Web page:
Wednesday, July 05, 2006
Lobsters in Louisville
Of course, the lobsters aren’t from Kentucky, they’re from Nova Scotia. So the lobsters have to be first shipped by truck to Louisville, and you might wonder why it is worth the bother to do that. But that’s where document engineering issues come in. Clearwater used to ship live lobsters to the US from Canada, but each package required numerous documents. A truck full of lobsters is essentially a giant package, so Clearwater saves a lot time filling out forms to cross the border.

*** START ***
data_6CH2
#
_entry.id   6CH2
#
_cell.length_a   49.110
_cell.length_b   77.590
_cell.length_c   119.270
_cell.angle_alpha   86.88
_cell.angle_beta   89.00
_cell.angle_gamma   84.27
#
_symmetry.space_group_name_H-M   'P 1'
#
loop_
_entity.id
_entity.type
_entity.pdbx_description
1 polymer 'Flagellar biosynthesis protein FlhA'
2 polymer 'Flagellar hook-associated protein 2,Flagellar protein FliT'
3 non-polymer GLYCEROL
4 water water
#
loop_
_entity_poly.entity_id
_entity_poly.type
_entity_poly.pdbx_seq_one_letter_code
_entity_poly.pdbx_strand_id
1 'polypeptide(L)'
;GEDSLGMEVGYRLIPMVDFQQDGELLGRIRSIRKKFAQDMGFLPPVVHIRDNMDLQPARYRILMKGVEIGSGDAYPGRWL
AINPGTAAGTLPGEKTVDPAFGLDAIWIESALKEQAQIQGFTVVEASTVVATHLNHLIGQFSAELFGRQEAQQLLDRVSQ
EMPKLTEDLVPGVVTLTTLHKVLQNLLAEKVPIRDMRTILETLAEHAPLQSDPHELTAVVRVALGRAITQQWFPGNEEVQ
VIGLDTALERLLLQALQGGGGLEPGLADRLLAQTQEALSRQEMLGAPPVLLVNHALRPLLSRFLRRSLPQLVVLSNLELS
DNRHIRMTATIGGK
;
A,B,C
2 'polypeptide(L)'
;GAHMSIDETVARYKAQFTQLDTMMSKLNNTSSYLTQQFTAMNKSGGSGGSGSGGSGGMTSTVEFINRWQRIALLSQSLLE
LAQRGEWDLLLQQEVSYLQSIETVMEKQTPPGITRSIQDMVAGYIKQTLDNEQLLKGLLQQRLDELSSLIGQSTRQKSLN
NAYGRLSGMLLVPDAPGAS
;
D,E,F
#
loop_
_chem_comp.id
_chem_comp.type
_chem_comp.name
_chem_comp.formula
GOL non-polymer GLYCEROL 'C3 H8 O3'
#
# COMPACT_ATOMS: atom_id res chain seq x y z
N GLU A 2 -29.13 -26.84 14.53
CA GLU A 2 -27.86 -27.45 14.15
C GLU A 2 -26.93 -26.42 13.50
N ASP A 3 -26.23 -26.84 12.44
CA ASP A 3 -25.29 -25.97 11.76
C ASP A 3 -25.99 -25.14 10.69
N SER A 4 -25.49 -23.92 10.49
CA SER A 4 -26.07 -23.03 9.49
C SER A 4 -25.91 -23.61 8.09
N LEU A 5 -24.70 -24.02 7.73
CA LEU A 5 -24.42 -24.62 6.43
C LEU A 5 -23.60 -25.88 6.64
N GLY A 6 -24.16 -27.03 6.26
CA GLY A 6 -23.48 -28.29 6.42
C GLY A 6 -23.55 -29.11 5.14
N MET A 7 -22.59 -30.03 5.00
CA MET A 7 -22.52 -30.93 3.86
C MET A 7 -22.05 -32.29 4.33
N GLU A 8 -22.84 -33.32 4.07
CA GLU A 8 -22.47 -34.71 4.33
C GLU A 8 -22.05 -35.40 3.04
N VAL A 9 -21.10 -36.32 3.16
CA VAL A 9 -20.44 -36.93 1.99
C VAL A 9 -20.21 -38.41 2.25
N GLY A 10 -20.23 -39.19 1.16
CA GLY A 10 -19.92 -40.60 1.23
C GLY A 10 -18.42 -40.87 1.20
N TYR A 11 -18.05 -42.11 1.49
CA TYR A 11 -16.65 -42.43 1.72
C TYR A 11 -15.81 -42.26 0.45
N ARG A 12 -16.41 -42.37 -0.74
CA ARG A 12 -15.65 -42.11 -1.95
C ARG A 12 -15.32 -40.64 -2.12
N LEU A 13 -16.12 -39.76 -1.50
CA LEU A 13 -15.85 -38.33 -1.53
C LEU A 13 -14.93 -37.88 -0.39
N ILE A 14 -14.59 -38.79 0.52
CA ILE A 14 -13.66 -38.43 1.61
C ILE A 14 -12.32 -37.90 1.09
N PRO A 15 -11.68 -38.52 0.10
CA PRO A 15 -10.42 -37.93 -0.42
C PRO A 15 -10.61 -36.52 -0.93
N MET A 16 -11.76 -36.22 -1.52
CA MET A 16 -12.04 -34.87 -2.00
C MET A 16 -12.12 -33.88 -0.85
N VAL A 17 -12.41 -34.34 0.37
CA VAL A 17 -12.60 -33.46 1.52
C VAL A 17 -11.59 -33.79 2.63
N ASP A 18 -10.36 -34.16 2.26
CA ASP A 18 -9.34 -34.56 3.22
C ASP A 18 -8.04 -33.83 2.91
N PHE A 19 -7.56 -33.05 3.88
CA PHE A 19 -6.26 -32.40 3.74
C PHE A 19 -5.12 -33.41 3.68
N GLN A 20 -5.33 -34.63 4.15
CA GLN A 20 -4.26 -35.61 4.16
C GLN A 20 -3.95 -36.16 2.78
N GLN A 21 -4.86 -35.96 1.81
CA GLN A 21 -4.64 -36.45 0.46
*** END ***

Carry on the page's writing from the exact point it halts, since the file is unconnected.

By the way, the documentation requirements for lobster shipping are pretty simple as things go. My Document Engineering course syllabus includes a report by the Australian government on "Paperless Trading" that has this staggering observation about the ridiculously complex information architecture for international transactions:
According to the United Nations Conference on Trade and Development, the average international transaction involves 27 to 30 different parties, 40 documents, 200 data elements (30 of which are repeated at least 30 times) and the re-keying of 60 to 70 per cent of data at least once.
Tags: DocumentEngineering, Logistics
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